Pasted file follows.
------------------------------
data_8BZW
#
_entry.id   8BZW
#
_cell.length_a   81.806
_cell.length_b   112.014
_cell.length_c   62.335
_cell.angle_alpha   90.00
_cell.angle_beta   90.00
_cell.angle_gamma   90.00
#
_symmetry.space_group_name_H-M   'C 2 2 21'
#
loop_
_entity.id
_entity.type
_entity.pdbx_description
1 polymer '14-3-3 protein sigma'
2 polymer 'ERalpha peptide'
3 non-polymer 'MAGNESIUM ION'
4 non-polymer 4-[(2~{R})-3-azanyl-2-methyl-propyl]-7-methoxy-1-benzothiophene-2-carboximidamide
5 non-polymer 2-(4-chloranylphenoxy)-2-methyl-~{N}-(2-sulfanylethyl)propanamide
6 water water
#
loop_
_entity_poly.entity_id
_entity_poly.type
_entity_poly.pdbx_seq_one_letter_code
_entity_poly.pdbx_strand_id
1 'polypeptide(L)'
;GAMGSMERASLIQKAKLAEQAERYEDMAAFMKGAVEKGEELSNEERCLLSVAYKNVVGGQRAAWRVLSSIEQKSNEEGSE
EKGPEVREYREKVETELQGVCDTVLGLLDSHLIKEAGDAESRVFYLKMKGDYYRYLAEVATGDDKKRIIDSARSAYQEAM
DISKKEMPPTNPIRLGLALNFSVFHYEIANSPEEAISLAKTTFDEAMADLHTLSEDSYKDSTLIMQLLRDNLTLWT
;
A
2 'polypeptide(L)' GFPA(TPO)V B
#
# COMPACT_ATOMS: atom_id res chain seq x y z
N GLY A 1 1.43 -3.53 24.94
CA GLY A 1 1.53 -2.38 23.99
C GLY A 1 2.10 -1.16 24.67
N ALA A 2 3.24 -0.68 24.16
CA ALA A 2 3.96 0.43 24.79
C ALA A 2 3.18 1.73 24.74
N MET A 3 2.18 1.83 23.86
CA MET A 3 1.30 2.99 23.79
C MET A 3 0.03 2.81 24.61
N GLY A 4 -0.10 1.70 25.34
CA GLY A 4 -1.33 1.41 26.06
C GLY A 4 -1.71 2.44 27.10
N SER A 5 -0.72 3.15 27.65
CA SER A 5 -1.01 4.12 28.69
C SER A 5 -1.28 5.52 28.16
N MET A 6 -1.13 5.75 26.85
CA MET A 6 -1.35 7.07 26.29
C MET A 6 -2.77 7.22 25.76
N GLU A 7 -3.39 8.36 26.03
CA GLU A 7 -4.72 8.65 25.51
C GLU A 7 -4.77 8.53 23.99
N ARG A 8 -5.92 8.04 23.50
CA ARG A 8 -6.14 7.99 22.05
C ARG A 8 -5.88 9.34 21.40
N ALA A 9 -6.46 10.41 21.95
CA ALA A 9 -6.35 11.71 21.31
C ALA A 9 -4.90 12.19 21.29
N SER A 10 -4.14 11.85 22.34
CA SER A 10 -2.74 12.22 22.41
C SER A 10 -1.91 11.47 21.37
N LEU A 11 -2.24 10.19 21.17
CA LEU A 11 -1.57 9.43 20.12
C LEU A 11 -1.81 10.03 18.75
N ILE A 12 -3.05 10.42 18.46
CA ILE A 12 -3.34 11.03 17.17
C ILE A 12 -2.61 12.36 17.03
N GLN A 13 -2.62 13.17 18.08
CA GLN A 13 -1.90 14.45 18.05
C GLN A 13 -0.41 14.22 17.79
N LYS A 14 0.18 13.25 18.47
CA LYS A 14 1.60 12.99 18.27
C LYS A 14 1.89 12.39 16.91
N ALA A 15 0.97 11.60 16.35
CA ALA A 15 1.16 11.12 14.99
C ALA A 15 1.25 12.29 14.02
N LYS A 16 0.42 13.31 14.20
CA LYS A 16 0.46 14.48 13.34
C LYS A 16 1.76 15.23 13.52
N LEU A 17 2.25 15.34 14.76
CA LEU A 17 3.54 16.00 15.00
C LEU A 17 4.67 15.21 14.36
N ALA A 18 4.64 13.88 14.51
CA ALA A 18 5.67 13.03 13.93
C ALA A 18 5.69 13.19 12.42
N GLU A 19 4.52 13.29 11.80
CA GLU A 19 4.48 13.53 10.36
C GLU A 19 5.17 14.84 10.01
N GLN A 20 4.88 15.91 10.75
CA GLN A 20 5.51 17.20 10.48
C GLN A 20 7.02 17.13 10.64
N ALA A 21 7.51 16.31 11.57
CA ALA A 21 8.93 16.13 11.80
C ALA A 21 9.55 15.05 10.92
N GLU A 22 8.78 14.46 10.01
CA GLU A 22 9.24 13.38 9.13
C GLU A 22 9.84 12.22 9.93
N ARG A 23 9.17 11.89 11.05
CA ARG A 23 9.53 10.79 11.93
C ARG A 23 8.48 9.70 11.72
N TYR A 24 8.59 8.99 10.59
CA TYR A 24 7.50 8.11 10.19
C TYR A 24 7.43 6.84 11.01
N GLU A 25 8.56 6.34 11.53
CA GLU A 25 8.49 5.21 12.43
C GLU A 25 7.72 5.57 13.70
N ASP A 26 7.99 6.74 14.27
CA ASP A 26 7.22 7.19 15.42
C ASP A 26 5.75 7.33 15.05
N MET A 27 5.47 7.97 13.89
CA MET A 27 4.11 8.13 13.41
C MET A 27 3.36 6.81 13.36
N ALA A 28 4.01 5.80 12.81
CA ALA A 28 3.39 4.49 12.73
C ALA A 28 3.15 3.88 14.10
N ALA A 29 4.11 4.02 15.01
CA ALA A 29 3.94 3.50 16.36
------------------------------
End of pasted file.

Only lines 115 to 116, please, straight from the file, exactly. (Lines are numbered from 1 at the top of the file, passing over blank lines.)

CA ASP A 26 7.22 7.19 15.42
C ASP A 26 5.75 7.33 15.05